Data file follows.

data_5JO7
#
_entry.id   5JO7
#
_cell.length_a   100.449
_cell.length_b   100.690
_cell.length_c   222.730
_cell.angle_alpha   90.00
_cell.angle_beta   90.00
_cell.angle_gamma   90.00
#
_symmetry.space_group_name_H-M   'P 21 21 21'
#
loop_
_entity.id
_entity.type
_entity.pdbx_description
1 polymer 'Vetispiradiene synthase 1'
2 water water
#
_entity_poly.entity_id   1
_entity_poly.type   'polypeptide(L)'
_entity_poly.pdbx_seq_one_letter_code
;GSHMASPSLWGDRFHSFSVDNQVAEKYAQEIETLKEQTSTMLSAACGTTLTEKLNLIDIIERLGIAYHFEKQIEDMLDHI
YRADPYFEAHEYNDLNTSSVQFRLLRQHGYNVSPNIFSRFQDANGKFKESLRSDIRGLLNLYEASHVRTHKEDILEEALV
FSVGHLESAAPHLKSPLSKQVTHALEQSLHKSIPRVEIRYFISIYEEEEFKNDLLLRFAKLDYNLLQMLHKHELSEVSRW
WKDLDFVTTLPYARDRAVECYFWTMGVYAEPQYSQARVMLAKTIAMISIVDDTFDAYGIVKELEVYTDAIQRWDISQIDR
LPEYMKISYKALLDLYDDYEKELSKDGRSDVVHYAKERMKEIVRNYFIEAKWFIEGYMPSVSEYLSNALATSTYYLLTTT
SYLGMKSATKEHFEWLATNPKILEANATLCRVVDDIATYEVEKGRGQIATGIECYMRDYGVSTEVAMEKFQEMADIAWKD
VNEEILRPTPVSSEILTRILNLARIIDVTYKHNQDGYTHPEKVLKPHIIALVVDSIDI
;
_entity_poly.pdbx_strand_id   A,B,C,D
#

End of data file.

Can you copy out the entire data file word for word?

data_5JO7
#
_entry.id   5JO7
#
_cell.length_a   100.449
_cell.length_b   100.690
_cell.length_c   222.730
_cell.angle_alpha   90.00
_cell.angle_beta   90.00
_cell.angle_gamma   90.00
#
_symmetry.space_group_name_H-M   'P 21 21 21'
#
loop_
_entity.id
_entity.type
_entity.pdbx_description
1 polymer 'Vetispiradiene synthase 1'
2 water water
#
_entity_poly.entity_id   1
_entity_poly.type   'polypeptide(L)'
_entity_poly.pdbx_seq_one_letter_code
;GSHMASPSLWGDRFHSFSVDNQVAEKYAQEIETLKEQTSTMLSAACGTTLTEKLNLIDIIERLGIAYHFEKQIEDMLDHI
YRADPYFEAHEYNDLNTSSVQFRLLRQHGYNVSPNIFSRFQDANGKFKESLRSDIRGLLNLYEASHVRTHKEDILEEALV
FSVGHLESAAPHLKSPLSKQVTHALEQSLHKSIPRVEIRYFISIYEEEEFKNDLLLRFAKLDYNLLQMLHKHELSEVSRW
WKDLDFVTTLPYARDRAVECYFWTMGVYAEPQYSQARVMLAKTIAMISIVDDTFDAYGIVKELEVYTDAIQRWDISQIDR
LPEYMKISYKALLDLYDDYEKELSKDGRSDVVHYAKERMKEIVRNYFIEAKWFIEGYMPSVSEYLSNALATSTYYLLTTT
SYLGMKSATKEHFEWLATNPKILEANATLCRVVDDIATYEVEKGRGQIATGIECYMRDYGVSTEVAMEKFQEMADIAWKD
VNEEILRPTPVSSEILTRILNLARIIDVTYKHNQDGYTHPEKVLKPHIIALVVDSIDI
;
_entity_poly.pdbx_strand_id   A,B,C,D
#